Snow Crash is counted among the most important cyberpunk novels and sadly, I had not read it until recently. Though it was originally published in 1992, Neal Stephenson’s vision of America as a sprawling corporate wasteland still feels fresh and relevant. Given that we’re privatizing everything from prisons to pension programs, it doesn’t seem like much of a leap to imagine people living in gated “burboclaves” and doing all their shopping in drive through malls. In Southern California, we’re nearly there already.
Stephenson creates a clever, detailed future, populates it with equally attractive characters and tells a fast paced action story. It’s thoroughly enjoyable, but that’s not really what allows this book to age well. What really stands out it how well Stephenson understood the emotional interaction that people have with technology. In Snow Crash the Metaverse (similar to the internet) isn’t just a place for nerds and high-tech espionage. It’s a place where people go to escape their daily lives. People walk virtual streets, alter the appearance of their avatars, make business deals and go on dates, all in a non-corporeal space. Sound familiar? Our protagonist, Hiro Protaganist, is a pizza-delivering drone who lives in a storage unit in the physical world, but in the Metaverse, he’s the founder of a powerful club and co-owner of a valuable piece of virtual real estate. Many of the characters in Snow Crash have similar binary personalities. They’re one sort of person on line and quite a different person in “real” life. This dichotomy makes for intriguing character actions, but it also offers the reader a good opportunity to think about her own relationship with technology and what kind of person it allows her to become.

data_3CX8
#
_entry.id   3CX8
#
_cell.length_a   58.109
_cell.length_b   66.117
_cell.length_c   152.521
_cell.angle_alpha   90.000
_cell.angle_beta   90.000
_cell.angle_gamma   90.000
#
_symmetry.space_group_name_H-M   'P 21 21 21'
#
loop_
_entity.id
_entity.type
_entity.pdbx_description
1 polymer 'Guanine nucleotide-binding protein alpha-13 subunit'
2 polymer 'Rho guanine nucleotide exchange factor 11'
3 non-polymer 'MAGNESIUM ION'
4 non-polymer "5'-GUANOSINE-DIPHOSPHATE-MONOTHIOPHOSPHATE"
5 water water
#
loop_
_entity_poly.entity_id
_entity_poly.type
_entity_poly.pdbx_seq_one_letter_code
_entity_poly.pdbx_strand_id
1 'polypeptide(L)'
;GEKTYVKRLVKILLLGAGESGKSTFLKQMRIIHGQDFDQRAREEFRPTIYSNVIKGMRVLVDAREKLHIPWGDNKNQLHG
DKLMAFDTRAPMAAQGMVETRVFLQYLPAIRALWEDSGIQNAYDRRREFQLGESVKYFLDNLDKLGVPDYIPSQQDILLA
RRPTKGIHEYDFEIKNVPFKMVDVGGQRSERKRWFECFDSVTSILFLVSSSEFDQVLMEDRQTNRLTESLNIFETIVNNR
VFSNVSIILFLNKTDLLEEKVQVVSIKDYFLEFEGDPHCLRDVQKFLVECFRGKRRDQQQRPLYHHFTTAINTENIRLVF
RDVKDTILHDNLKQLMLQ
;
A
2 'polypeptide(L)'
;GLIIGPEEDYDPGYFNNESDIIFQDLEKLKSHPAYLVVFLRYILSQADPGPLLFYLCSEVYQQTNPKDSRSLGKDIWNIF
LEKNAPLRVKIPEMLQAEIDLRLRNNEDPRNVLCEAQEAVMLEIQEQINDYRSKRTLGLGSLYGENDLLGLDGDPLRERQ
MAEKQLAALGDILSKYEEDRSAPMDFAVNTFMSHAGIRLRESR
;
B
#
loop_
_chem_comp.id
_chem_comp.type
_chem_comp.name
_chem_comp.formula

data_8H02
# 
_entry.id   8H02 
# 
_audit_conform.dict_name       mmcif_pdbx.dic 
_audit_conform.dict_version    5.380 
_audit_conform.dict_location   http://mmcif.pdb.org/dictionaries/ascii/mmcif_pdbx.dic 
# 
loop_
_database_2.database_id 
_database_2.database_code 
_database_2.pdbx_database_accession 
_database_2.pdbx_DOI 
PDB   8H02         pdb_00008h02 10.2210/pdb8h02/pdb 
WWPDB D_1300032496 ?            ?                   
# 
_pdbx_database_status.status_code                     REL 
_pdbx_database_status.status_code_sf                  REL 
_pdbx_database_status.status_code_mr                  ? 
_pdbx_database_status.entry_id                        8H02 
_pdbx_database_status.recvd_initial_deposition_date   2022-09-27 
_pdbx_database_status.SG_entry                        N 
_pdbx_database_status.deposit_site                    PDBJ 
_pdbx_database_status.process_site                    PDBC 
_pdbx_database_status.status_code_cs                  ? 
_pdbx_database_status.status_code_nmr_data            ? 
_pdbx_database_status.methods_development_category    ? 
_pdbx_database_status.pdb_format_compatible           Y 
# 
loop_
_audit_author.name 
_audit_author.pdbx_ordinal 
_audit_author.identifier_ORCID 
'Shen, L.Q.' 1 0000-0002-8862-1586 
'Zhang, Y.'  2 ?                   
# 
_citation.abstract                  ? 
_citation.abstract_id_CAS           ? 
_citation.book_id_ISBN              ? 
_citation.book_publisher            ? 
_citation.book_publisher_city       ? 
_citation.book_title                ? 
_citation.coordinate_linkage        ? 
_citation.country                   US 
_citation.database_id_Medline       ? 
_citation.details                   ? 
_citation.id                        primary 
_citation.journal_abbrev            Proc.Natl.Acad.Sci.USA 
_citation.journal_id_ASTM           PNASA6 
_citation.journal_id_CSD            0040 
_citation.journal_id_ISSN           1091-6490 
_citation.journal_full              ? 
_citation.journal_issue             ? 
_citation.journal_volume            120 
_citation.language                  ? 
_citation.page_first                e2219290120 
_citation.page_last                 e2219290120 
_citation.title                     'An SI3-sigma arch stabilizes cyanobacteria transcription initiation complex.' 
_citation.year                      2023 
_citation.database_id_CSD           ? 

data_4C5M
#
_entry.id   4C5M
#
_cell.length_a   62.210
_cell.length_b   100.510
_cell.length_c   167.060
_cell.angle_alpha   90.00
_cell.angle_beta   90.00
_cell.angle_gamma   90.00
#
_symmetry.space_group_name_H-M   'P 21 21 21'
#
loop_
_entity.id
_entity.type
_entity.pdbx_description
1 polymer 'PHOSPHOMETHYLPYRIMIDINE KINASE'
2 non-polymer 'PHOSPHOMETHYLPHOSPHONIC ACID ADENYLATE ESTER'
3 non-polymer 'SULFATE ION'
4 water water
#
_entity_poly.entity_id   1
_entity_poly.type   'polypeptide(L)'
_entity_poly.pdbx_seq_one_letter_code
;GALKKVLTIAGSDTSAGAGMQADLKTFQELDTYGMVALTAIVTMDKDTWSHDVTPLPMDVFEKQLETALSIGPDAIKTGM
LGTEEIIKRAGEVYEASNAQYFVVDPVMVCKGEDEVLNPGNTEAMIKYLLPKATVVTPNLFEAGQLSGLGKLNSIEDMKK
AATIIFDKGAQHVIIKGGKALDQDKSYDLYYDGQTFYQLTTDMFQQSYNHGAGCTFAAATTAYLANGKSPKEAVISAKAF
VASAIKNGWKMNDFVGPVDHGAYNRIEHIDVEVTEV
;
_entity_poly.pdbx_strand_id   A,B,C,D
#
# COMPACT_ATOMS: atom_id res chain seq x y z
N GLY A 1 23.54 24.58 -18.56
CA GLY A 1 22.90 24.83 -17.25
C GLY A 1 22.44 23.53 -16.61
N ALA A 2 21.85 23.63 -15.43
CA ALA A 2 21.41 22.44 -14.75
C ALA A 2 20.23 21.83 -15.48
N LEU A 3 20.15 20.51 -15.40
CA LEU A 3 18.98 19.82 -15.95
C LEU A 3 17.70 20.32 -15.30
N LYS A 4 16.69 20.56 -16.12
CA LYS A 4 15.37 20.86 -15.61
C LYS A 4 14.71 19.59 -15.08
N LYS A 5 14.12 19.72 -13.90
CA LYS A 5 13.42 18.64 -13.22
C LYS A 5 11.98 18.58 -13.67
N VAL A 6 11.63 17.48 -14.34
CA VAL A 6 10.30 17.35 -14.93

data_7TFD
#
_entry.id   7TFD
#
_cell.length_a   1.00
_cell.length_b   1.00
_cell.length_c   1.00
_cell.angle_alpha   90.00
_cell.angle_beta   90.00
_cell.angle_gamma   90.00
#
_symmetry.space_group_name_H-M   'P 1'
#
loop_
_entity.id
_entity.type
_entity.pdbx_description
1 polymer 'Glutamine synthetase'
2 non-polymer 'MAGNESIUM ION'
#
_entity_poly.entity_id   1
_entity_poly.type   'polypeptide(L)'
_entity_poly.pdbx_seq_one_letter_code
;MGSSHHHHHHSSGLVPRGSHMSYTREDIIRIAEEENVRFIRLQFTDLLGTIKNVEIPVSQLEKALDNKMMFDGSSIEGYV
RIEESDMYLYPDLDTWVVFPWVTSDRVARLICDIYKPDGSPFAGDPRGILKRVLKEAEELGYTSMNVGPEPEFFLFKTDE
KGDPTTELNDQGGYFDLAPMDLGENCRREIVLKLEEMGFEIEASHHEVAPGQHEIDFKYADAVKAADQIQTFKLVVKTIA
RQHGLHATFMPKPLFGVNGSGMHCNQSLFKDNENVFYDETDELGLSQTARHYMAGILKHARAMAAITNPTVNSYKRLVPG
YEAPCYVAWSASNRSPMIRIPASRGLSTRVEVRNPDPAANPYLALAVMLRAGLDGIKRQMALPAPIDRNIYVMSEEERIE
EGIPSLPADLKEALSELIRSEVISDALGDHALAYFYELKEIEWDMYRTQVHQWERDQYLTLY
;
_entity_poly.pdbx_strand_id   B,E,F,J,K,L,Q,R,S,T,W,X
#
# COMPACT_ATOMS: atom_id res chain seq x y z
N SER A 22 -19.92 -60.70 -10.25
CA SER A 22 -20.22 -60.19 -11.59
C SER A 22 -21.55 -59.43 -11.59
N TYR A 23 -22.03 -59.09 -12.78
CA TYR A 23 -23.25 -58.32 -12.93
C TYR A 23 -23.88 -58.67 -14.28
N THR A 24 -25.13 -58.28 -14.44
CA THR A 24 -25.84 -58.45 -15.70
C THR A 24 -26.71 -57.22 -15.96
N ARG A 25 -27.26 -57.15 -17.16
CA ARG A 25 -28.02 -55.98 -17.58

Whether you’re looking for a story pirates (real and cyber), car chases, computer viruses, evil corporations, or a chance to meditate on society’s relationship with technology, you’ll find Snow Crash a satisfying read.